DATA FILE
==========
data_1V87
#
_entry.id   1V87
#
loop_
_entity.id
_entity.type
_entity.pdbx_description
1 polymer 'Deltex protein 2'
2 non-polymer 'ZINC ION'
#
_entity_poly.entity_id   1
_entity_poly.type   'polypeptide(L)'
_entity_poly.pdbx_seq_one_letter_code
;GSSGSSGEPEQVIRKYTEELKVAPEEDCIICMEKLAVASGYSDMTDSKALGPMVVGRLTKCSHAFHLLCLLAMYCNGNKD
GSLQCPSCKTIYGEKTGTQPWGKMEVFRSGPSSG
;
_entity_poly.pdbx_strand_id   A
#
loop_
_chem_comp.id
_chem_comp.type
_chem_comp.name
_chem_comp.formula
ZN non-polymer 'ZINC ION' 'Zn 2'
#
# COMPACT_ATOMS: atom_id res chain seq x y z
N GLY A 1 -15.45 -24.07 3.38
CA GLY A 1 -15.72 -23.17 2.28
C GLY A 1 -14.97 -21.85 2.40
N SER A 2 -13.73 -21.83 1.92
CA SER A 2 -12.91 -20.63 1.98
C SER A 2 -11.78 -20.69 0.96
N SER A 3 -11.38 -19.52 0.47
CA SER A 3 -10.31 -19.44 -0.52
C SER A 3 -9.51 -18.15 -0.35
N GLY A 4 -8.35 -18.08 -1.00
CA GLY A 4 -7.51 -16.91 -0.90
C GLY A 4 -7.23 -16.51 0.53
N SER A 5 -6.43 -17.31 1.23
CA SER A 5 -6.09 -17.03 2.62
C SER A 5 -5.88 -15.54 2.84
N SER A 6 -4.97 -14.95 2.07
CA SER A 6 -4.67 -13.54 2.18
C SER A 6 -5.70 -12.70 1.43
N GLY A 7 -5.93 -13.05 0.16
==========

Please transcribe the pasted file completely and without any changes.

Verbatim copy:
data_1V87
#
_entry.id   1V87
#
loop_
_entity.id
_entity.type
_entity.pdbx_description
1 polymer 'Deltex protein 2'
2 non-polymer 'ZINC ION'
#
_entity_poly.entity_id   1
_entity_poly.type   'polypeptide(L)'
_entity_poly.pdbx_seq_one_letter_code
;GSSGSSGEPEQVIRKYTEELKVAPEEDCIICMEKLAVASGYSDMTDSKALGPMVVGRLTKCSHAFHLLCLLAMYCNGNKD
GSLQCPSCKTIYGEKTGTQPWGKMEVFRSGPSSG
;
_entity_poly.pdbx_strand_id   A
#
loop_
_chem_comp.id
_chem_comp.type
_chem_comp.name
_chem_comp.formula
ZN non-polymer 'ZINC ION' 'Zn 2'
#
# COMPACT_ATOMS: atom_id res chain seq x y z
N GLY A 1 -15.45 -24.07 3.38
CA GLY A 1 -15.72 -23.17 2.28
C GLY A 1 -14.97 -21.85 2.40
N SER A 2 -13.73 -21.83 1.92
CA SER A 2 -12.91 -20.63 1.98
C SER A 2 -11.78 -20.69 0.96
N SER A 3 -11.38 -19.52 0.47
CA SER A 3 -10.31 -19.44 -0.52
C SER A 3 -9.51 -18.15 -0.35
N GLY A 4 -8.35 -18.08 -1.00
CA GLY A 4 -7.51 -16.91 -0.90
C GLY A 4 -7.23 -16.51 0.53
N SER A 5 -6.43 -17.31 1.23
CA SER A 5 -6.09 -17.03 2.62
C SER A 5 -5.88 -15.54 2.84
N SER A 6 -4.97 -14.95 2.07
CA SER A 6 -4.67 -13.54 2.18
C SER A 6 -5.70 -12.70 1.43
N GLY A 7 -5.93 -13.05 0.16